Embrace Red Hat OpenShift’s External Platform for faster onboarding
Here in this blog, we will learn about Embrace Red Hat OpenShift’s External Platform for faster onboarding
When it comes to setting up a Red Hat OpenShift cluster, OpenShift users are spoiled for choice. OpenShift offers integrations to facilitate your installation process whether you choose to install on-premises, in the cloud, or to your own hybrid configuration. With great pleasure, we now introduce the external platform, a new kind of platform that will allow partners to attain different degrees of integration that were not previously achievable in OpenShift.
What is the External Platform?
Deep infrastructure customization is possible with the new OpenShift configuration known as the external platform. The external platform gives partners the option to run their own infrastructure management components, while integrated platforms like AWS, GCP, or OpenStack install components unique to those providers. This indicates that it’s getting simpler to integrate cloud provider components with OpenShift.
In the past, OpenShift required components to be added to the source code and release artifacts in order to implement new platform types. The integration process would have taken a full release cycle or longer to finish under the previous method. The external platform eliminates the need for modifications to the OpenShift source code in this process, and partners maintain ownership of their own release and lifecycle management components. As a result, partners can add infrastructure components using a self-service method offered by the external platform.
How Is Integration Made Easier by External Platform?
OpenShift’s tooling installs infrastructure-related components automatically when it is installed on one of the integrated cloud providers that are included, like Azure, Nutanix, and vSphere. These components, which carry out provider-specific actions to enable specific infrastructure behavior for Kubernetes, can include Cloud Controller Managers, Container Storage Interface drivers, and Machine API providers. By using the external platform, OpenShift is notified that the infrastructure layer components might be changed. As a result, OpenShift needs to adjust the system so that the new components can perform the required functionality.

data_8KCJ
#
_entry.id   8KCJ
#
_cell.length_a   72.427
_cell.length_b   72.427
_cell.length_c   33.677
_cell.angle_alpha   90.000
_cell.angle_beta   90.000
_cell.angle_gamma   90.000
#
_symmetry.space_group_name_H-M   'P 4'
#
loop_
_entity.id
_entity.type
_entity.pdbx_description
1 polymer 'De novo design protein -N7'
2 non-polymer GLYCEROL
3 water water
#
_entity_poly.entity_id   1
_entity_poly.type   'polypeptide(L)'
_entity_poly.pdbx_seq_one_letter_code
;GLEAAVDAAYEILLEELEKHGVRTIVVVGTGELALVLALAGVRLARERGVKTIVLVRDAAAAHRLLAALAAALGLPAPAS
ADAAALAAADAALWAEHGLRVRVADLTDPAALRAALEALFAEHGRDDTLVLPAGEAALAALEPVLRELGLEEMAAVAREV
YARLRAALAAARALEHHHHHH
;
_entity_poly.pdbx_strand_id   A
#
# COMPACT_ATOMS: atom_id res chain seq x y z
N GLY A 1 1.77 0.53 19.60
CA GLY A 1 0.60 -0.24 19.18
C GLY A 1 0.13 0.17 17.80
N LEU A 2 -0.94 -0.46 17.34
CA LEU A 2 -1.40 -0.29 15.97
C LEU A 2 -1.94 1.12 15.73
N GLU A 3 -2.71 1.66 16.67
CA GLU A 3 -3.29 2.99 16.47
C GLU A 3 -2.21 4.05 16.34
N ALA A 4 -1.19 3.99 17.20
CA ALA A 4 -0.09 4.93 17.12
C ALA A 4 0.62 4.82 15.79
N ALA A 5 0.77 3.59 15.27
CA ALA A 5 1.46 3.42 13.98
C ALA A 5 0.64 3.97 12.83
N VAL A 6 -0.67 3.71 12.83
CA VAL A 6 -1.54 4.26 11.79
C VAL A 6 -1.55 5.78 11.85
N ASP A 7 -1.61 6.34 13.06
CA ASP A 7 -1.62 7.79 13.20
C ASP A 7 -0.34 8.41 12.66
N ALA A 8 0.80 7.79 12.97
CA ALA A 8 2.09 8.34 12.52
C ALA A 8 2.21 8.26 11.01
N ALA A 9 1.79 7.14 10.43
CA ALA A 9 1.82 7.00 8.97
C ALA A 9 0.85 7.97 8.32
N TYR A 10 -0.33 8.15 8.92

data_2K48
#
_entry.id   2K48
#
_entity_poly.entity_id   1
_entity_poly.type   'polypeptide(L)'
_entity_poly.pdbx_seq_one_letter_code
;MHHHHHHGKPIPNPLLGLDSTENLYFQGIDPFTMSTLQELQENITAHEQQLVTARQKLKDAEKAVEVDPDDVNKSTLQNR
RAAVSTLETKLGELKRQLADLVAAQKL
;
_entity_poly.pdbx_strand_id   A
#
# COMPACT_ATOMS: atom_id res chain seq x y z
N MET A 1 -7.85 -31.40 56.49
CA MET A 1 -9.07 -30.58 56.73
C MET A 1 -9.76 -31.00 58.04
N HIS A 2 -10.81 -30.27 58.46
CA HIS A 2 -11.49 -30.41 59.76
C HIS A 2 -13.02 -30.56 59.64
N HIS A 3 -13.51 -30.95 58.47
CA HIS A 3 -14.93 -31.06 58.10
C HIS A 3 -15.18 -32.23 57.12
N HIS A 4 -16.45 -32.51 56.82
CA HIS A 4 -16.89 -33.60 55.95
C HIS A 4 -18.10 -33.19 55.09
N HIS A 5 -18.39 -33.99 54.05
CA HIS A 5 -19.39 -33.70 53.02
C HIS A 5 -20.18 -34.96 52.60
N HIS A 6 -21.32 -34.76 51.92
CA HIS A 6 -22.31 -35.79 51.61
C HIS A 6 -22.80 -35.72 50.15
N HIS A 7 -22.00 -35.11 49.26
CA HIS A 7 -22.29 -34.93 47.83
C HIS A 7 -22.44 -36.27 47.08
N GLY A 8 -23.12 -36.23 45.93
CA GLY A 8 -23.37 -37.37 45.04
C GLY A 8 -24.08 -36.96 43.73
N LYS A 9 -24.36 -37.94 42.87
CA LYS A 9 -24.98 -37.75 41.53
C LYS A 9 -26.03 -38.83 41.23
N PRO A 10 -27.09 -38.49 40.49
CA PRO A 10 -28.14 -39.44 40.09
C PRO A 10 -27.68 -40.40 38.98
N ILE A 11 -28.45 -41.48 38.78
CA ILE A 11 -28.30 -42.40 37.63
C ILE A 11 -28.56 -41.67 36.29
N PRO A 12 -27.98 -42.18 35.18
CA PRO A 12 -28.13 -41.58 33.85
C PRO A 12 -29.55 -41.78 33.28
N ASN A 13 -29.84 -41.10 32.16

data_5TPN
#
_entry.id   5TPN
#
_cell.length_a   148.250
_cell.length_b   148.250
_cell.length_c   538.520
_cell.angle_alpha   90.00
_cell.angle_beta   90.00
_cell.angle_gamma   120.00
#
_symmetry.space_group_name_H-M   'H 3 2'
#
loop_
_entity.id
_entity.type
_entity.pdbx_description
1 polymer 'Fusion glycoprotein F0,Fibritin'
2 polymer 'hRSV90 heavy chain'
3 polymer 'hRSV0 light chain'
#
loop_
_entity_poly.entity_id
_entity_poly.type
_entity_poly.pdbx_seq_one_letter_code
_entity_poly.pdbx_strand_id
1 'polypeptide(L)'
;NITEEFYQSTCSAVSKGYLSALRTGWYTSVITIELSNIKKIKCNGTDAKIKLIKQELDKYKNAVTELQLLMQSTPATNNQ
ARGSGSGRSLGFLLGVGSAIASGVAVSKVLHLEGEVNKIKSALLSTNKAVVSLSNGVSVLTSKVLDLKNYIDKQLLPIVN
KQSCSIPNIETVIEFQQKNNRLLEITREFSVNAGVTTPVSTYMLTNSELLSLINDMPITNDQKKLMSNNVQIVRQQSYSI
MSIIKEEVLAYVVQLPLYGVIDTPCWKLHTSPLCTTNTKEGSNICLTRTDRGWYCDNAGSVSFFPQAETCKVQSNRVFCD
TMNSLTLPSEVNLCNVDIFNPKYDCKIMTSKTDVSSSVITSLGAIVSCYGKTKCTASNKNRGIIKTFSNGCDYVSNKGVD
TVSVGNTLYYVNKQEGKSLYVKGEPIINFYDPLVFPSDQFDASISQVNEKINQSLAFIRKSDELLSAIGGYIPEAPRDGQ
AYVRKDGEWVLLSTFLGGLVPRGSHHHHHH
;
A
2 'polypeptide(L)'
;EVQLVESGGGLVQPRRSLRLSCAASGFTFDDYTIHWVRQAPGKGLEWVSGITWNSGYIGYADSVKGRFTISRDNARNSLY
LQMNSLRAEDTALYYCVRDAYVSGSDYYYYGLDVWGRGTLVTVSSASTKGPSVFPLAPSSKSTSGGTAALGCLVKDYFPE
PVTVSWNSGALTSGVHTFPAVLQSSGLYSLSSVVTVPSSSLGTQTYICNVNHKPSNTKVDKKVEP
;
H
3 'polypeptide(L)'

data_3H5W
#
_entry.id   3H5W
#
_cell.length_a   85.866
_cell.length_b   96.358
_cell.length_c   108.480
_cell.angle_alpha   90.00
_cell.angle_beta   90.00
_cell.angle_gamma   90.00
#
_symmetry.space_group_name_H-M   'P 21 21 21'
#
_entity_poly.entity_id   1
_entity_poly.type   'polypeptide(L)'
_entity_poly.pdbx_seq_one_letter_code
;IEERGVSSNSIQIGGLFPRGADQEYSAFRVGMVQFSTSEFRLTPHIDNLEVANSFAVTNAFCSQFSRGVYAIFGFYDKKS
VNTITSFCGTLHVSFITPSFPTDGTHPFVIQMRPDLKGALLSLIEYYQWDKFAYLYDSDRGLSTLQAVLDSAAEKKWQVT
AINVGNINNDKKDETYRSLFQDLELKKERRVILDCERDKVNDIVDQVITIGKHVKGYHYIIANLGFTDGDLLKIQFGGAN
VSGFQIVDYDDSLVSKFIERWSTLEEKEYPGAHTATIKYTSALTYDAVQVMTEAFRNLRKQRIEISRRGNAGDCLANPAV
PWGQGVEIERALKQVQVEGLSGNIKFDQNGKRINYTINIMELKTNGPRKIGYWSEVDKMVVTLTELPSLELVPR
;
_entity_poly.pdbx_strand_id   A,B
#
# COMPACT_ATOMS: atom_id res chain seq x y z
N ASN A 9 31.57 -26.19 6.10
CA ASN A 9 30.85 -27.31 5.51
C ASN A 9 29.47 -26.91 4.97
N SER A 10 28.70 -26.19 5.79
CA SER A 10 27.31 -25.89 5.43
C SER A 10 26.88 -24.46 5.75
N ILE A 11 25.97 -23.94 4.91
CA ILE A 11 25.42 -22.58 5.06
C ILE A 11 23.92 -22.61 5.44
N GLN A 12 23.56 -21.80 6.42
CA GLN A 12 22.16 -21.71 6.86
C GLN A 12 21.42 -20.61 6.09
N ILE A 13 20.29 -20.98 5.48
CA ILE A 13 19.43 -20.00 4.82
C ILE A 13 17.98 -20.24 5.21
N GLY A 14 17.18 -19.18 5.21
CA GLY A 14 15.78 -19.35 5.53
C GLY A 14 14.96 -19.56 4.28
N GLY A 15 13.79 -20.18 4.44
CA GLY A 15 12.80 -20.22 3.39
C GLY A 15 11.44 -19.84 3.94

Given that no infrastructure-related components are installed by default, the external platform cluster and the agnostic platform cluster—also known as none—look similar in some ways. The details make all the difference. OpenShift offers configuration options that let the user tell OpenShift which components to install when installing on an external platform. The cluster then expresses the configuration options as modifications to the internal behaviors of core infrastructure operators. For instance, OpenShift will know to deploy the kubelets with the required flags to communicate with cloud controller managers when you configure an external platform cluster to use them.
Over Oracle Cloud Infrastructure with Red Hat OpenShift
As an illustration of our use of external platforms, consider Oracle Cloud Infrastructure (OCI) and OpenShift enabled. In collaboration with Oracle, we have streamlined the process for our clients to deploy OpenShift on OCI by utilizing an external platform. This solution enables our joint clients to quickly modernize their applications and create best-in-class cloud native solutions.
Turning on cloud native Oracle Cloud Infrastructure storage
You need to understand how container storage interface drivers (CSI) function and how they interact with zonal and regional data on Kubernetes nodes in order to understand how we’ve made it simpler to install OpenShift on OCI using the external platform. Since the 1.13 release, Kubernetes has supported the CSI standard. By making it possible for cloud storage interfaces to be added to most clusters as a “day 2” operation, CSI drivers contributed to the advancement of the Kubernetes user community. This eliminates the need for cloud storage providers to merge code into the Kubernetes core; instead, they can now develop and maintain their own drivers.